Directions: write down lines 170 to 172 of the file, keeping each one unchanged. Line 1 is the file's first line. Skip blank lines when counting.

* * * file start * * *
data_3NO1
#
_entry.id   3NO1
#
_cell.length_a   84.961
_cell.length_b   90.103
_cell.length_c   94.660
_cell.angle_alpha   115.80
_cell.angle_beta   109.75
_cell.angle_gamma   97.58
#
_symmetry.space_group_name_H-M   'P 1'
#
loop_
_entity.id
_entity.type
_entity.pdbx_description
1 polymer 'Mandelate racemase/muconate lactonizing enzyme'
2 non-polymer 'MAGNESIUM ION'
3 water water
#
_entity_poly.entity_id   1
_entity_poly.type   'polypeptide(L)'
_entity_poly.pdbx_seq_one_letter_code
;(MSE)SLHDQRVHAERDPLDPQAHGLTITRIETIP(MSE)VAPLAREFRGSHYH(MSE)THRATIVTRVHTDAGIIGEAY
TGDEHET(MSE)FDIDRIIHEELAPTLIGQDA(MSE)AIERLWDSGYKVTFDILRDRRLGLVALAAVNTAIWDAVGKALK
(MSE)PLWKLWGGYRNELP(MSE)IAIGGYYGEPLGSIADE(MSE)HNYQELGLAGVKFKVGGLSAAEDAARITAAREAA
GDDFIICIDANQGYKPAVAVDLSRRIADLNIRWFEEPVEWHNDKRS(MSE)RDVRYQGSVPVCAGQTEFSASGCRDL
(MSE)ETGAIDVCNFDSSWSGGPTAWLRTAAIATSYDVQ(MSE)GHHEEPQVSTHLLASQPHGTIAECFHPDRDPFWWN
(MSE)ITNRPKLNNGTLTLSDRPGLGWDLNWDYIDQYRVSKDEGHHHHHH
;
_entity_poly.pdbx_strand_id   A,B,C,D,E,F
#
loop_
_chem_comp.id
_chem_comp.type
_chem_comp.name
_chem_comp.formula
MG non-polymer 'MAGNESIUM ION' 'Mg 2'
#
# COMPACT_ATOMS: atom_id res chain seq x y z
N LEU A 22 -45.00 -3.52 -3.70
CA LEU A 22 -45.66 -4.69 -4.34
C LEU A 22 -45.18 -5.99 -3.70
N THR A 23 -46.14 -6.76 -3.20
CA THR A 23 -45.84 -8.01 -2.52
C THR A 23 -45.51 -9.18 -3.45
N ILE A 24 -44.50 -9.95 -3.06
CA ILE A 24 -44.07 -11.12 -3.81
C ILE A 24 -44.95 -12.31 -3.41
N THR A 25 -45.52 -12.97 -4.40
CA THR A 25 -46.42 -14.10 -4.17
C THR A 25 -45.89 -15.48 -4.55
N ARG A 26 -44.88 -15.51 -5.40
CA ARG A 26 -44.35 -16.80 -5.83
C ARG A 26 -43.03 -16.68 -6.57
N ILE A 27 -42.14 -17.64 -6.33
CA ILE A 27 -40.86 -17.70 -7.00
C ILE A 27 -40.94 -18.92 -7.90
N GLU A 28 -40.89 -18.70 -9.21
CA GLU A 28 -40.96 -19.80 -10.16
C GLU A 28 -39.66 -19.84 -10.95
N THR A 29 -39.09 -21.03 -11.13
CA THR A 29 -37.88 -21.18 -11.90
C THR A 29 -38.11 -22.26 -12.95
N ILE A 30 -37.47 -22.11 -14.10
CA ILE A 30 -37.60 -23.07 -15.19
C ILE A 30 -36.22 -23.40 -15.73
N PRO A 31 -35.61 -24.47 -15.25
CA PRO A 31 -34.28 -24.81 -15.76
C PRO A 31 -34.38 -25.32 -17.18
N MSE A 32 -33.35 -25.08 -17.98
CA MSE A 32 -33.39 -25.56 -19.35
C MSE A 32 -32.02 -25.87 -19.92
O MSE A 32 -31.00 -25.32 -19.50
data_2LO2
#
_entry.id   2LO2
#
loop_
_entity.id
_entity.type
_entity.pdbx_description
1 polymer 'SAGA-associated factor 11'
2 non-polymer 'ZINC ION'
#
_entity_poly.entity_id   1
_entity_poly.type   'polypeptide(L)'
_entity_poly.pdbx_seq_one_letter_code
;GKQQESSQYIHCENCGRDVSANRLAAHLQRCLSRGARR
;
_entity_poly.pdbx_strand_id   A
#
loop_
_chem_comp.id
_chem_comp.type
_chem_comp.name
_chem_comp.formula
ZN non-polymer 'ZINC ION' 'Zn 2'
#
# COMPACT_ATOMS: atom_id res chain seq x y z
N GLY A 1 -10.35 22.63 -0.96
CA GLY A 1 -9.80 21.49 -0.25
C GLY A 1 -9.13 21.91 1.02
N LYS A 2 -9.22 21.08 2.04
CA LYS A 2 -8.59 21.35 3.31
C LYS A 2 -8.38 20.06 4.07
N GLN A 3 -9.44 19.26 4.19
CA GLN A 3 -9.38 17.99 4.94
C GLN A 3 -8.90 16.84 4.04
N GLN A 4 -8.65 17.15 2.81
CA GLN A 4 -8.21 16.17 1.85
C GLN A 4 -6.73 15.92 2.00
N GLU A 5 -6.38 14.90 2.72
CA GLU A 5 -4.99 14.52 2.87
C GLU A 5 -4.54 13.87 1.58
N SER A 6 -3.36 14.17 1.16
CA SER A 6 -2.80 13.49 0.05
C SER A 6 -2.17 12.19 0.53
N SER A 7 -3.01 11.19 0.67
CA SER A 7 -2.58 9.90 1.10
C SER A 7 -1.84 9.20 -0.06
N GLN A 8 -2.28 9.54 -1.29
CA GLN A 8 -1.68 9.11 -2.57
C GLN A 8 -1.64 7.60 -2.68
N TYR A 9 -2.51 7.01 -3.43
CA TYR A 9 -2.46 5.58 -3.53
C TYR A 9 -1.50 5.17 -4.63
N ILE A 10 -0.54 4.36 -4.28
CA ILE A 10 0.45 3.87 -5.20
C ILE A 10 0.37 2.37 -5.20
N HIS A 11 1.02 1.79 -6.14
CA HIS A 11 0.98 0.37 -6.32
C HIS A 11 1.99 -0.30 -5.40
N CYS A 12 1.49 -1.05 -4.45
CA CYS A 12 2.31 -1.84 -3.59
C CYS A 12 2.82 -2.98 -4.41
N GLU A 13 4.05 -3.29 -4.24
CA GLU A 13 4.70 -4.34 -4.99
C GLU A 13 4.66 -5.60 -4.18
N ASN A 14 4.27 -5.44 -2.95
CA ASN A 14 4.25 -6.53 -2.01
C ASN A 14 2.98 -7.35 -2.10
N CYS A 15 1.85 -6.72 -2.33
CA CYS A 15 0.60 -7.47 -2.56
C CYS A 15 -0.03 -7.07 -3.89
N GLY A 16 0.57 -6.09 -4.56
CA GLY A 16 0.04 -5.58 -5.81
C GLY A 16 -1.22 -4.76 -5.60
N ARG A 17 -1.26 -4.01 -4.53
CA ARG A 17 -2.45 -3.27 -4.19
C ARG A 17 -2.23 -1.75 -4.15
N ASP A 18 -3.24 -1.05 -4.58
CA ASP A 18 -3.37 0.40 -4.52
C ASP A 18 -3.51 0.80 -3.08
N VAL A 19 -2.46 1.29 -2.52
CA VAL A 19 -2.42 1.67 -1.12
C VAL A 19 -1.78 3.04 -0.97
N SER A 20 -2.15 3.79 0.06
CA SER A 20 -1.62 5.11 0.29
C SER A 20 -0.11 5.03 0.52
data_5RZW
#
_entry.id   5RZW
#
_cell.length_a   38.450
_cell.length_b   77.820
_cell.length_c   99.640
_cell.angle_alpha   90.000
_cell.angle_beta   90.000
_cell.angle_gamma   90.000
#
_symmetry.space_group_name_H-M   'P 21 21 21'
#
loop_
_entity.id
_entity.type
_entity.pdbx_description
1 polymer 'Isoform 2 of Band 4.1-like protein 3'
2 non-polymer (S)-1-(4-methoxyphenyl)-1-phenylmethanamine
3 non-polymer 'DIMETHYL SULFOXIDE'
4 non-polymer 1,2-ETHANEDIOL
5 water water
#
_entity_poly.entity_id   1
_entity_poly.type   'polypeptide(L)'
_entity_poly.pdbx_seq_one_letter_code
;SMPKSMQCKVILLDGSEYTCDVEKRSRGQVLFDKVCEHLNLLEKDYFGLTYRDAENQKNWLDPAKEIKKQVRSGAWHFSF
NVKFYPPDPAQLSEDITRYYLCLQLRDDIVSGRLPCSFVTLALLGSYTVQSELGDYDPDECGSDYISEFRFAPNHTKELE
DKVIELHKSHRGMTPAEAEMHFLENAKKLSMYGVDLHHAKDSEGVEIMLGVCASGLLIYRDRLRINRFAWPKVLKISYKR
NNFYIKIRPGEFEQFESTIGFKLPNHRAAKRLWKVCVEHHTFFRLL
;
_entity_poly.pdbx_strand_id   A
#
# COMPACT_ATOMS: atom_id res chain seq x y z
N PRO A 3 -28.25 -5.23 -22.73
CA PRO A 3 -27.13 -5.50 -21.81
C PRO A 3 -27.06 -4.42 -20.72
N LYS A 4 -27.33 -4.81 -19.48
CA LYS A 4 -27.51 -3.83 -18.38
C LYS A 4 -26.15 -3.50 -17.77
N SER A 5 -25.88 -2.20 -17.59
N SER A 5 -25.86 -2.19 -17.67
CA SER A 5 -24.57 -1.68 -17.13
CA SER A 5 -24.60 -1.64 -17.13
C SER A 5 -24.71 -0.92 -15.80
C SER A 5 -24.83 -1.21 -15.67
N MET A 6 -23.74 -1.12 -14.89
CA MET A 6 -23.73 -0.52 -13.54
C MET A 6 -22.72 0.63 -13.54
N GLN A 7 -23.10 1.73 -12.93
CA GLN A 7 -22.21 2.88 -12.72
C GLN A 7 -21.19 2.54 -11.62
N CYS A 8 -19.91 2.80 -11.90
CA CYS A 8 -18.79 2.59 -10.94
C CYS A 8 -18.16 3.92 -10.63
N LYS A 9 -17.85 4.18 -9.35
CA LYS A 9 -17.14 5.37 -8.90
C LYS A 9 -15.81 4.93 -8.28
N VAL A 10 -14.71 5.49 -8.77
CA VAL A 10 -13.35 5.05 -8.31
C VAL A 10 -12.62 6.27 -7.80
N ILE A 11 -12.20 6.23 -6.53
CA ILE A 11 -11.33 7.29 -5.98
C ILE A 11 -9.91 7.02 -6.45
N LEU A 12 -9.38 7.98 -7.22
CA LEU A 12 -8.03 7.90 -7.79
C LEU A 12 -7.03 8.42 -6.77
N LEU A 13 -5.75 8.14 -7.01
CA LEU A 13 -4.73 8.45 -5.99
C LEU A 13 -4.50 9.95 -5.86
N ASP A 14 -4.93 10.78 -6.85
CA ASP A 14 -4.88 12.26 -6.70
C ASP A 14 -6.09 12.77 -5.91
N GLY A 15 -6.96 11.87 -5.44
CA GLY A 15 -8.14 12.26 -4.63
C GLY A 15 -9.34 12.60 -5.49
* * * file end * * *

_cell.angle_beta   90.000
_cell.angle_gamma   90.000
#